Fifteen years ago today, on a clear blue Texas morning, the Space Shuttle Columbia reentered Earth’s atmosphere after a successful 16-day science mission.
But after communications were not regained with Columbia when expected, it became apparent something was terribly wrong. The shuttle had disintegrated over east Texas skies, killing all seven astronauts on board.
Here are the voices of several Texans whose memories of February 1, 2003 remain vivid, and whose lives were forever changed by what happened that day.
For Laurel Clark, a member of the Columbia crew, it was her first mission. Her husband, Dr. Jonathan Clark, was a NASA shuttle flight surgeon.
“I was at Kennedy Space Center, several miles from the launch site. That’s where I was with my son, so we were all excited, you know, no idea whatsoever that things were going to go awry.”
Evelyn Husband Thompson, the widow of Commander Rick Husband, says her husband left devotional tapes back home for their children to watch every day of the mission.
“On that morning, on February 1, we brought the tapes with us, and so they watched the last devotional tape, and basically Rick said to them, ‘Hey, I’m real excited we’re going to land today and I’m looking forward to seeing you guys and can’t wait to be home. Just told them how much he loved them and how proud he was of them and prayed with them, and so they each watched the tape and we got ready and we headed out in kind of a big convoy over to the landing strip with the families.”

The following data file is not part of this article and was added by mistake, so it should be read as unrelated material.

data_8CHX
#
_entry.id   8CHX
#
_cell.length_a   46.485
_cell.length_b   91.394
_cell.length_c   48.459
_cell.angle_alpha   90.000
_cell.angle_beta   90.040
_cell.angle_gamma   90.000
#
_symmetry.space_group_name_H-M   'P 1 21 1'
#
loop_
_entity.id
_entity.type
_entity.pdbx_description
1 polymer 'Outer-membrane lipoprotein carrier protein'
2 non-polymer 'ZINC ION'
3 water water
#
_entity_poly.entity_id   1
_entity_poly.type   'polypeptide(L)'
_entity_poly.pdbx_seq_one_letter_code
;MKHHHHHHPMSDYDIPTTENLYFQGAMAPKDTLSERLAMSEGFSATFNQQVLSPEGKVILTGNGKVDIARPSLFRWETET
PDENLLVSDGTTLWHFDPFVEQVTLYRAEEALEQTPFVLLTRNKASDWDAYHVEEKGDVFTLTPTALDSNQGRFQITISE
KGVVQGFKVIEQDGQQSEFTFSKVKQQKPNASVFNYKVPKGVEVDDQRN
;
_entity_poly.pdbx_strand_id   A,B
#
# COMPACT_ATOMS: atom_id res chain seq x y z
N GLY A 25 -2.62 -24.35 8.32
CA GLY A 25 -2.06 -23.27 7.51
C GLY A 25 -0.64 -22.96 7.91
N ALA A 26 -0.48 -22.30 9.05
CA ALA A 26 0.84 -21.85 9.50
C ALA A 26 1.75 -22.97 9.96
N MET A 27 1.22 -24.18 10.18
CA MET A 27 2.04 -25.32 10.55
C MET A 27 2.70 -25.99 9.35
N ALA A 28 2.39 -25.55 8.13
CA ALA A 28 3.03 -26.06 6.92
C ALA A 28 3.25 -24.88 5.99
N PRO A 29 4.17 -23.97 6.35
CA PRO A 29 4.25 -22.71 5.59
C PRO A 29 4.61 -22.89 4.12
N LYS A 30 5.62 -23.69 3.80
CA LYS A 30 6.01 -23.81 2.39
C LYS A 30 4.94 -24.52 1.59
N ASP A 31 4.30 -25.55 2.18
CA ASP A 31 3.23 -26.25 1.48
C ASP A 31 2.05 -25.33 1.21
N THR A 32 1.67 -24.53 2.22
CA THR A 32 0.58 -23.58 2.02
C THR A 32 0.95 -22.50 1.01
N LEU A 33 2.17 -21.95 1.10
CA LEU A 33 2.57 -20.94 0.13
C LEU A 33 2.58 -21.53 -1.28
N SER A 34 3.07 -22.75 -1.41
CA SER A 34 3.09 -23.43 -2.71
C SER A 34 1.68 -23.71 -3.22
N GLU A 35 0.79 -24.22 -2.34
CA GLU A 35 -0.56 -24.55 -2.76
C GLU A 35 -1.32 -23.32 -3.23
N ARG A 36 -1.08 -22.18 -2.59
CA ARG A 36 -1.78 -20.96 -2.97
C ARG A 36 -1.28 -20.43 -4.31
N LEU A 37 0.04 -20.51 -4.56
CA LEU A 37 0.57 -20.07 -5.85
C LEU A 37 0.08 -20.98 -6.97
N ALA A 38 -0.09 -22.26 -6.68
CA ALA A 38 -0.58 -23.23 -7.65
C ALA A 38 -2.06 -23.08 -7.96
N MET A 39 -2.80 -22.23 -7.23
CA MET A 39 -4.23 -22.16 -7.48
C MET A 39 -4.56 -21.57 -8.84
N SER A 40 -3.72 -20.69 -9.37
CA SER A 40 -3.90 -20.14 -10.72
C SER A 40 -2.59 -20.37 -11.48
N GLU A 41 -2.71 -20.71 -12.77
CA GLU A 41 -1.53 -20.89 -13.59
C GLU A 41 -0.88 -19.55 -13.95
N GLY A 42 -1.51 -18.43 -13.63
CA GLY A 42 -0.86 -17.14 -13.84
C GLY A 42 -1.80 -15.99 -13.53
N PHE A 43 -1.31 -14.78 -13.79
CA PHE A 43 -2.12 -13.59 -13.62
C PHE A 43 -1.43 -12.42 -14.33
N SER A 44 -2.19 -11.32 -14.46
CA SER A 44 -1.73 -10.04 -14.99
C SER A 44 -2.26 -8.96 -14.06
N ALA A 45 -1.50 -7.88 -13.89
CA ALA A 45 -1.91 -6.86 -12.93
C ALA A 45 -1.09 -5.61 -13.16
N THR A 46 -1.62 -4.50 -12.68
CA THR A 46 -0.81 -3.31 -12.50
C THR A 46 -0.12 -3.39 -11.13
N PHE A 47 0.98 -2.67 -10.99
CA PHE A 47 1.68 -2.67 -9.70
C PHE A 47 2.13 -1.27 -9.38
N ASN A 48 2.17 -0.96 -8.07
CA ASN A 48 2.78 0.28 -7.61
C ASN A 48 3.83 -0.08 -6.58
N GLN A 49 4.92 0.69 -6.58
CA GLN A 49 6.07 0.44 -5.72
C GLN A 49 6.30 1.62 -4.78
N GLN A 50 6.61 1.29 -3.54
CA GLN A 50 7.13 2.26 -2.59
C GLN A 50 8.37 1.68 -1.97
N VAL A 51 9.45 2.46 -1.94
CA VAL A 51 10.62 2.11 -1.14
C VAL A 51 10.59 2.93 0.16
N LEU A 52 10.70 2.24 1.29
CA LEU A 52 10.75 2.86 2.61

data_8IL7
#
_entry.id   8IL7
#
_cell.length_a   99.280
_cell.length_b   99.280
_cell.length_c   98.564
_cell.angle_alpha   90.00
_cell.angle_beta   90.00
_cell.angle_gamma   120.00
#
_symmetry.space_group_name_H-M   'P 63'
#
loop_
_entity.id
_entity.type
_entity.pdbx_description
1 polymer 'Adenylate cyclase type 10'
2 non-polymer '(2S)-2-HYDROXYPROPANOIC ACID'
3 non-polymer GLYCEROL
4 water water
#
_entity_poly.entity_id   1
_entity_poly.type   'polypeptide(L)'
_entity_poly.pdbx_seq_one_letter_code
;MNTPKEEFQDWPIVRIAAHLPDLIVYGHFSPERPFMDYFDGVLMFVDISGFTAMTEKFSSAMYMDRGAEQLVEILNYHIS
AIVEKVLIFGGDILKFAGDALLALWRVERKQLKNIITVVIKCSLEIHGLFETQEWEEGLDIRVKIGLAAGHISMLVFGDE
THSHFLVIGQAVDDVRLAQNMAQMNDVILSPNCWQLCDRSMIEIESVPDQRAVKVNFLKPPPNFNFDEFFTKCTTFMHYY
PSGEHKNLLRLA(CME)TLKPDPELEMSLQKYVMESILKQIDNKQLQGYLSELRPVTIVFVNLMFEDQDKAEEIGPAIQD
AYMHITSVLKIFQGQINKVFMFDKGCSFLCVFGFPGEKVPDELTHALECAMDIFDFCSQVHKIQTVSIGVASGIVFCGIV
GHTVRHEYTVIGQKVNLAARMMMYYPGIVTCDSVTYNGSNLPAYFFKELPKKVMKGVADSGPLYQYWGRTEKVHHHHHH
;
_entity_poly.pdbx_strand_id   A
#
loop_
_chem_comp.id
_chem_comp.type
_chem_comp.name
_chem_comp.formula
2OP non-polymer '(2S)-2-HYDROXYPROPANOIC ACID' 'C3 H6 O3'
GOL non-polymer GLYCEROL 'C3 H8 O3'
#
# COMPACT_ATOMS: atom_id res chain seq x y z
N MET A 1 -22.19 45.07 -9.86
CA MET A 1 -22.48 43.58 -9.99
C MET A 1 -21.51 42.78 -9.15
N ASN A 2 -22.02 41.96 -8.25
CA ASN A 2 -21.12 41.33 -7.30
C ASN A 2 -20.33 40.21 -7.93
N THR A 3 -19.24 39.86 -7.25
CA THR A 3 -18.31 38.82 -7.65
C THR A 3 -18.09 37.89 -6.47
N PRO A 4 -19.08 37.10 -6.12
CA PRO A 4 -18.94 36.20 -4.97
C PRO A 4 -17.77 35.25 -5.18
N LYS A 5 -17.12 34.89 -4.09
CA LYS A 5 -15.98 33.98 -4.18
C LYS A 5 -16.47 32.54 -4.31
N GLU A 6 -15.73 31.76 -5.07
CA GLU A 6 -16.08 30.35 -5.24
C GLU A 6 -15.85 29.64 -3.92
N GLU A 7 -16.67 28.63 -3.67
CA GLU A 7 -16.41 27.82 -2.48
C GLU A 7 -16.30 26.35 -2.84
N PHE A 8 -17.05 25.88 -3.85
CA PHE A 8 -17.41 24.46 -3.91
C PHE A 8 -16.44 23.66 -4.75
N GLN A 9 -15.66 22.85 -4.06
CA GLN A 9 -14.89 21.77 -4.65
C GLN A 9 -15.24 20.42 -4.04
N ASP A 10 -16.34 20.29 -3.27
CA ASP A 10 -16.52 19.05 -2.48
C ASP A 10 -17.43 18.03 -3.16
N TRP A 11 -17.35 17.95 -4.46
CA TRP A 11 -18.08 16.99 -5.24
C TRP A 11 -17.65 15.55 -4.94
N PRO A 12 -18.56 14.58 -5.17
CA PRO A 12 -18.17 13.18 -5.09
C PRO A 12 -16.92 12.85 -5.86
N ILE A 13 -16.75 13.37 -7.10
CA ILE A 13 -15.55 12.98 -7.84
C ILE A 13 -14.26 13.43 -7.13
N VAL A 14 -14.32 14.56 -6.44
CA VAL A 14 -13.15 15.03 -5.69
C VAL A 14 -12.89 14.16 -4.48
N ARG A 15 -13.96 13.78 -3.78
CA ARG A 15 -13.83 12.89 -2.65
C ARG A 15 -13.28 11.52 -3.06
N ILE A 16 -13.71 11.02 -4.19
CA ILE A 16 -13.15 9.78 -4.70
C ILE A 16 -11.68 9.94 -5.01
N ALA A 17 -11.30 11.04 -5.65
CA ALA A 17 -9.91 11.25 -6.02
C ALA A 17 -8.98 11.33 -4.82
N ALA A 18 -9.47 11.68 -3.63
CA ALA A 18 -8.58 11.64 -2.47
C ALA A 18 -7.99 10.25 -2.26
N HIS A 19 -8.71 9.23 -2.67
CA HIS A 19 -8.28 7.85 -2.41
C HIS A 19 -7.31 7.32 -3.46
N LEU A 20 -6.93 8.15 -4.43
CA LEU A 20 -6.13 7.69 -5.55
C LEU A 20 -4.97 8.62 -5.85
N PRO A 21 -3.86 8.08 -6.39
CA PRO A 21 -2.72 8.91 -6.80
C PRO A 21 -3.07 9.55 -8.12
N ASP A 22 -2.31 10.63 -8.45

Dr. Scott Lieberman has lived in Tyler for 24 years, and that day, he went out with a video camera and a still camera to photograph the reentry of the space shuttle – not realizing that he would be recording a tragedy.
“My wife realized it first,” he says.
“I remember looking up at the sky,” Evelyn Husband Thompson remembers, “and standing there with some other astronauts and just saying, ‘So, remind me which direction the shuttle’s coming in from and when are we supposed to hear the sonic boom?’ And one astronaut’s a really close friend, Steve Lindsey, held up his finger just to indicate ‘hang on just a second’ and I just at that moment got the worst pit in my stomach, cause I just thought, ‘man, something’s wrong.’ And I just kept looking at the sky and there was nothing and I watched the clock countdown, the giant countdown clock, count down from a minute down to zero. And the clock started counting up. My children had ended up standing next to me. Everybody was really quiet. Oh my goodness. I just knew something was really, really wrong. Laura looked at me and she said, ‘Is daddy okay?’ And I said, ‘I don’t think he is.’”
Listen to more memories of the Columbia crew in the player above.